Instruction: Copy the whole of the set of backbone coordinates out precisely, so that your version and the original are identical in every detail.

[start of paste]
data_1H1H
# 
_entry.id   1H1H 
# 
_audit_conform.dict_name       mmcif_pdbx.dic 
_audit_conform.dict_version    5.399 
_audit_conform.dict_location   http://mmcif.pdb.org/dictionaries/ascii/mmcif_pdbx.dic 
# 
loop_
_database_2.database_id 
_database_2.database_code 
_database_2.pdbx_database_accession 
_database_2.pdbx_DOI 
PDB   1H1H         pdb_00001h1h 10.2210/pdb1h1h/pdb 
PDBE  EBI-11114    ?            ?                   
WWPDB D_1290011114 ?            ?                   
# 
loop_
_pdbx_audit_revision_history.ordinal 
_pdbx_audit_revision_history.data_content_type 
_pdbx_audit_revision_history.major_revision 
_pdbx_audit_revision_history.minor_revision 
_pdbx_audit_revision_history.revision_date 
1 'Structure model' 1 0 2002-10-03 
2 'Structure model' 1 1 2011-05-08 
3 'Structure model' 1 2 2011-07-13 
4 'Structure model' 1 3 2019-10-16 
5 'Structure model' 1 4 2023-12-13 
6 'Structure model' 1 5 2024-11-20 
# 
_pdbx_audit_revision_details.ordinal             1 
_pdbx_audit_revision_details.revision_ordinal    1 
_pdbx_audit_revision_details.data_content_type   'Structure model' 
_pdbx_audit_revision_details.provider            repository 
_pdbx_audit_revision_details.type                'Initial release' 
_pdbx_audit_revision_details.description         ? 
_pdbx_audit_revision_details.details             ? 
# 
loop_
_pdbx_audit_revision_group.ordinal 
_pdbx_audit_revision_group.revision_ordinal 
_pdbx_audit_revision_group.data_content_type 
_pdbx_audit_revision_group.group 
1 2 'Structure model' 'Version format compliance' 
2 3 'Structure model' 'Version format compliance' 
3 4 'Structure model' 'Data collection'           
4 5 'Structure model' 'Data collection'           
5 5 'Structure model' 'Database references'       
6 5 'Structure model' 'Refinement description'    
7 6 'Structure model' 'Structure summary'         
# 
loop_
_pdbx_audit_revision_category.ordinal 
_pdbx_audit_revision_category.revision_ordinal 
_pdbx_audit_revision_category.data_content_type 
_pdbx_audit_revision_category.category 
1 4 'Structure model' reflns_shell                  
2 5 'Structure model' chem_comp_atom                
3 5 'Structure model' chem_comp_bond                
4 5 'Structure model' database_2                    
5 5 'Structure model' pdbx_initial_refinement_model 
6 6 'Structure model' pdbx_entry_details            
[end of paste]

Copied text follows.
data_1H1H
# 
_entry.id   1H1H 
# 
_audit_conform.dict_name       mmcif_pdbx.dic 
_audit_conform.dict_version    5.399 
_audit_conform.dict_location   http://mmcif.pdb.org/dictionaries/ascii/mmcif_pdbx.dic 
# 
loop_
_database_2.database_id 
_database_2.database_code 
_database_2.pdbx_database_accession 
_database_2.pdbx_DOI 
PDB   1H1H         pdb_00001h1h 10.2210/pdb1h1h/pdb 
PDBE  EBI-11114    ?            ?                   
WWPDB D_1290011114 ?            ?                   
# 
loop_
_pdbx_audit_revision_history.ordinal 
_pdbx_audit_revision_history.data_content_type 
_pdbx_audit_revision_history.major_revision 
_pdbx_audit_revision_history.minor_revision 
_pdbx_audit_revision_history.revision_date 
1 'Structure model' 1 0 2002-10-03 
2 'Structure model' 1 1 2011-05-08 
3 'Structure model' 1 2 2011-07-13 
4 'Structure model' 1 3 2019-10-16 
5 'Structure model' 1 4 2023-12-13 
6 'Structure model' 1 5 2024-11-20 
# 
_pdbx_audit_revision_details.ordinal             1 
_pdbx_audit_revision_details.revision_ordinal    1 
_pdbx_audit_revision_details.data_content_type   'Structure model' 
_pdbx_audit_revision_details.provider            repository 
_pdbx_audit_revision_details.type                'Initial release' 
_pdbx_audit_revision_details.description         ? 
_pdbx_audit_revision_details.details             ? 
# 
loop_
_pdbx_audit_revision_group.ordinal 
_pdbx_audit_revision_group.revision_ordinal 
_pdbx_audit_revision_group.data_content_type 
_pdbx_audit_revision_group.group 
1 2 'Structure model' 'Version format compliance' 
2 3 'Structure model' 'Version format compliance' 
3 4 'Structure model' 'Data collection'           
4 5 'Structure model' 'Data collection'           
5 5 'Structure model' 'Database references'       
6 5 'Structure model' 'Refinement description'    
7 6 'Structure model' 'Structure summary'         
# 
loop_
_pdbx_audit_revision_category.ordinal 
_pdbx_audit_revision_category.revision_ordinal 
_pdbx_audit_revision_category.data_content_type 
_pdbx_audit_revision_category.category 
1 4 'Structure model' reflns_shell                  
2 5 'Structure model' chem_comp_atom                
3 5 'Structure model' chem_comp_bond                
4 5 'Structure model' database_2                    
5 5 'Structure model' pdbx_initial_refinement_model 
6 6 'Structure model' pdbx_entry_details            